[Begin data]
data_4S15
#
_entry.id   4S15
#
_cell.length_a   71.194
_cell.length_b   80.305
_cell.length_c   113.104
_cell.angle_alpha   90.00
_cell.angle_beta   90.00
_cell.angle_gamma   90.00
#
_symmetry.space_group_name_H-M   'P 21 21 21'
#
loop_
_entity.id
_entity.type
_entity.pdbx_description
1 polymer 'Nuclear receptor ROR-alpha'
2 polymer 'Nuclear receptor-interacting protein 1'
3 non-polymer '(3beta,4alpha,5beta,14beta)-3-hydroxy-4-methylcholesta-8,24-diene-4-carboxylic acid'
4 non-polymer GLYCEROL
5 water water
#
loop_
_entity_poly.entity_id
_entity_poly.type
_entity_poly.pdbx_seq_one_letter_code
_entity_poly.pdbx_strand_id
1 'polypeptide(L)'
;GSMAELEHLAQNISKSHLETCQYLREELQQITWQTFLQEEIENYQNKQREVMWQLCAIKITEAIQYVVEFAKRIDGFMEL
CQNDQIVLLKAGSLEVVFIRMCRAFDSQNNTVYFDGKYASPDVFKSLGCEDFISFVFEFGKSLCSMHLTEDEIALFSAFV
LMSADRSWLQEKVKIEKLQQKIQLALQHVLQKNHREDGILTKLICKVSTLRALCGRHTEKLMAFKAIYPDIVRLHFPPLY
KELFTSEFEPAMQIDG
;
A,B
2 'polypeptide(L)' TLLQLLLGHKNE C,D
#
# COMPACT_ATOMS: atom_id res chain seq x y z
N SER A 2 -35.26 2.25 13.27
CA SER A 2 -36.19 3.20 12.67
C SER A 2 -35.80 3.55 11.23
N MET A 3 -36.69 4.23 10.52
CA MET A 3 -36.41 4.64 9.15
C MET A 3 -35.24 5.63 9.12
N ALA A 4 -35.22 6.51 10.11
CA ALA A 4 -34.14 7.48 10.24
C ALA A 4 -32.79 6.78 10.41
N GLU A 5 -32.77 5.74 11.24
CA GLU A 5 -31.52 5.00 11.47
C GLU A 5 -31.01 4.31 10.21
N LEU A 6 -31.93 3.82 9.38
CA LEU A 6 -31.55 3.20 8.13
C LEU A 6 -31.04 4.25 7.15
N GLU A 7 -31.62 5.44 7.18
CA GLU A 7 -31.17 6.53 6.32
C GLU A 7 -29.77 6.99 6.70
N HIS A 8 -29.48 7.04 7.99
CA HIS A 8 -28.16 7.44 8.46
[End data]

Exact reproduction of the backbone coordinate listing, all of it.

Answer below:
data_4S15
#
_entry.id   4S15
#
_cell.length_a   71.194
_cell.length_b   80.305
_cell.length_c   113.104
_cell.angle_alpha   90.00
_cell.angle_beta   90.00
_cell.angle_gamma   90.00
#
_symmetry.space_group_name_H-M   'P 21 21 21'
#
loop_
_entity.id
_entity.type
_entity.pdbx_description
1 polymer 'Nuclear receptor ROR-alpha'
2 polymer 'Nuclear receptor-interacting protein 1'
3 non-polymer '(3beta,4alpha,5beta,14beta)-3-hydroxy-4-methylcholesta-8,24-diene-4-carboxylic acid'
4 non-polymer GLYCEROL
5 water water
#
loop_
_entity_poly.entity_id
_entity_poly.type
_entity_poly.pdbx_seq_one_letter_code
_entity_poly.pdbx_strand_id
1 'polypeptide(L)'
;GSMAELEHLAQNISKSHLETCQYLREELQQITWQTFLQEEIENYQNKQREVMWQLCAIKITEAIQYVVEFAKRIDGFMEL
CQNDQIVLLKAGSLEVVFIRMCRAFDSQNNTVYFDGKYASPDVFKSLGCEDFISFVFEFGKSLCSMHLTEDEIALFSAFV
LMSADRSWLQEKVKIEKLQQKIQLALQHVLQKNHREDGILTKLICKVSTLRALCGRHTEKLMAFKAIYPDIVRLHFPPLY
KELFTSEFEPAMQIDG
;
A,B
2 'polypeptide(L)' TLLQLLLGHKNE C,D
#
# COMPACT_ATOMS: atom_id res chain seq x y z
N SER A 2 -35.26 2.25 13.27
CA SER A 2 -36.19 3.20 12.67
C SER A 2 -35.80 3.55 11.23
N MET A 3 -36.69 4.23 10.52
CA MET A 3 -36.41 4.64 9.15
C MET A 3 -35.24 5.63 9.12
N ALA A 4 -35.22 6.51 10.11
CA ALA A 4 -34.14 7.48 10.24
C ALA A 4 -32.79 6.78 10.41
N GLU A 5 -32.77 5.74 11.24
CA GLU A 5 -31.52 5.00 11.47
C GLU A 5 -31.01 4.31 10.21
N LEU A 6 -31.93 3.82 9.38
CA LEU A 6 -31.55 3.20 8.13
C LEU A 6 -31.04 4.25 7.15
N GLU A 7 -31.62 5.44 7.18
CA GLU A 7 -31.17 6.53 6.32
C GLU A 7 -29.77 6.99 6.70
N HIS A 8 -29.48 7.04 7.99
CA HIS A 8 -28.16 7.44 8.46